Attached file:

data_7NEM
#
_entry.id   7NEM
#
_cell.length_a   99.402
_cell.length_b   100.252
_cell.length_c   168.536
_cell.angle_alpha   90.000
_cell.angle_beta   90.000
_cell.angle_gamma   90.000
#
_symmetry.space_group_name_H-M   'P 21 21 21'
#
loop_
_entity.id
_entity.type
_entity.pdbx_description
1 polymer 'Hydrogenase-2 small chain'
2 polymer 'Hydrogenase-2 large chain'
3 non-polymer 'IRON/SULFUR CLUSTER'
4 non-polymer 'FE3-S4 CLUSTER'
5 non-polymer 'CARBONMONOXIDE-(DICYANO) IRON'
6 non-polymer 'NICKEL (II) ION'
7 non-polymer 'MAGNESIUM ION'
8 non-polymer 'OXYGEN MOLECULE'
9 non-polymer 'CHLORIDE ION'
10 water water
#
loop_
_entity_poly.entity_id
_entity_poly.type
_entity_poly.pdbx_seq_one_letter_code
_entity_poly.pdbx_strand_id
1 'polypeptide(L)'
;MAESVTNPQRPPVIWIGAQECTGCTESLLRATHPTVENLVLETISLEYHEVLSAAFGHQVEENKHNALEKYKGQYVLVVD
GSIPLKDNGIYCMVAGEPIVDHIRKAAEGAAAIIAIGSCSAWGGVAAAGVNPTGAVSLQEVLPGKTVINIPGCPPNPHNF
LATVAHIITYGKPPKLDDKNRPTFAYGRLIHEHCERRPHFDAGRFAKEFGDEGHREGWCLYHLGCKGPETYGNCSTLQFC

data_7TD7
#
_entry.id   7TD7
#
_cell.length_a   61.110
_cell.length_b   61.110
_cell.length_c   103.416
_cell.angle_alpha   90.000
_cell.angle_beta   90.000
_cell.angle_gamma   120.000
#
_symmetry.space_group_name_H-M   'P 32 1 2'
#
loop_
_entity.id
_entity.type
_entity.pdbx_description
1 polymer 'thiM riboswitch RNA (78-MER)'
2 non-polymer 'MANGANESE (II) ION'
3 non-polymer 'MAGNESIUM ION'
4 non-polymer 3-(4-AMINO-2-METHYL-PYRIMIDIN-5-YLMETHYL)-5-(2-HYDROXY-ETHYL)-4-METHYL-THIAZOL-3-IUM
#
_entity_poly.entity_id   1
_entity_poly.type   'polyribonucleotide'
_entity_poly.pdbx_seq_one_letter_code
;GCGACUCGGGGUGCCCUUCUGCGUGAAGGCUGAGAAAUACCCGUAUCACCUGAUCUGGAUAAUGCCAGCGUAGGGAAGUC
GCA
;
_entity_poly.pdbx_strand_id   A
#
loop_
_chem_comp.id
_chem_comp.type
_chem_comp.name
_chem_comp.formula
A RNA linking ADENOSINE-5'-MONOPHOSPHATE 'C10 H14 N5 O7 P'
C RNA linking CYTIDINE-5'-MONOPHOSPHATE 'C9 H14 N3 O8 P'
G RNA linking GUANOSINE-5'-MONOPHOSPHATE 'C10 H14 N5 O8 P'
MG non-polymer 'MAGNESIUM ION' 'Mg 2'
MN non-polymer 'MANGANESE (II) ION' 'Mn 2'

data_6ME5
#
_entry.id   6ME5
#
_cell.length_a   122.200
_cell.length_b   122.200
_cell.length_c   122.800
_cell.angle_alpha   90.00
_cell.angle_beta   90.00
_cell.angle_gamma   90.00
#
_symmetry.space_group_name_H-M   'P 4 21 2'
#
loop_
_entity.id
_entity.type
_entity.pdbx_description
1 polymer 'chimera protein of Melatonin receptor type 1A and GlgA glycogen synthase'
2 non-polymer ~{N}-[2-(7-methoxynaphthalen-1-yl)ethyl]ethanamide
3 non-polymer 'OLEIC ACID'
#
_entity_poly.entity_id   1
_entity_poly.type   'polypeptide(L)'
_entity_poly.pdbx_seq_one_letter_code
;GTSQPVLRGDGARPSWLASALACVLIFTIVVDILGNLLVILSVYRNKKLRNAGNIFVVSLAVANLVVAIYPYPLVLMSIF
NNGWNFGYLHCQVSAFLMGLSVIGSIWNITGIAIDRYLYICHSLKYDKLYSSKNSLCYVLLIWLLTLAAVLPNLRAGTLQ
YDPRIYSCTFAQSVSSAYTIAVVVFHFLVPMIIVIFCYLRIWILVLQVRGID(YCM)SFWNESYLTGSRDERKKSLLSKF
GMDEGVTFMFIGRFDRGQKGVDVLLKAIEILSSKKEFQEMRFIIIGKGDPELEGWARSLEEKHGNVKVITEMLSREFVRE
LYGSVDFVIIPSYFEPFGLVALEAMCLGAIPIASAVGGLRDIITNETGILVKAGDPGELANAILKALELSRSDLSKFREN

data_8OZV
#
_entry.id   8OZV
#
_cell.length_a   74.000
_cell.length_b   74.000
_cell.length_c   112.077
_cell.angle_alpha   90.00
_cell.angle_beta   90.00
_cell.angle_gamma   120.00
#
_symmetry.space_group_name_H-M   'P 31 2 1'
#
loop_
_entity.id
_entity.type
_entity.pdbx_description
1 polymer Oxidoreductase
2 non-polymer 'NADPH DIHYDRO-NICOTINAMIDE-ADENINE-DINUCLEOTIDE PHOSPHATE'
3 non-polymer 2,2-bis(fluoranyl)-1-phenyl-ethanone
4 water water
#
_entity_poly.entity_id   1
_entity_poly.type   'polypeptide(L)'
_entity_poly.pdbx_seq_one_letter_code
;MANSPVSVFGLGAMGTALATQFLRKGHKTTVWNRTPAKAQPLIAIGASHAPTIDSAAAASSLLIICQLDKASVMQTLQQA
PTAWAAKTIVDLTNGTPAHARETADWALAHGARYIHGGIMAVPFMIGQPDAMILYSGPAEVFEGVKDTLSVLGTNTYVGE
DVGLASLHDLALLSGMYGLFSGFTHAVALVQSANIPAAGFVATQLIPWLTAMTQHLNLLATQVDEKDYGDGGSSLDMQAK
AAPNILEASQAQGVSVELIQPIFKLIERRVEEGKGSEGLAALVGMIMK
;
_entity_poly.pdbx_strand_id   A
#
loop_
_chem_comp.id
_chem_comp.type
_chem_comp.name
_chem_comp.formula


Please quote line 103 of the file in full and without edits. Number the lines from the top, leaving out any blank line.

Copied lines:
NNGWNFGYLHCQVSAFLMGLSVIGSIWNITGIAIDRYLYICHSLKYDKLYSSKNSLCYVLLIWLLTLAAVLPNLRAGTLQ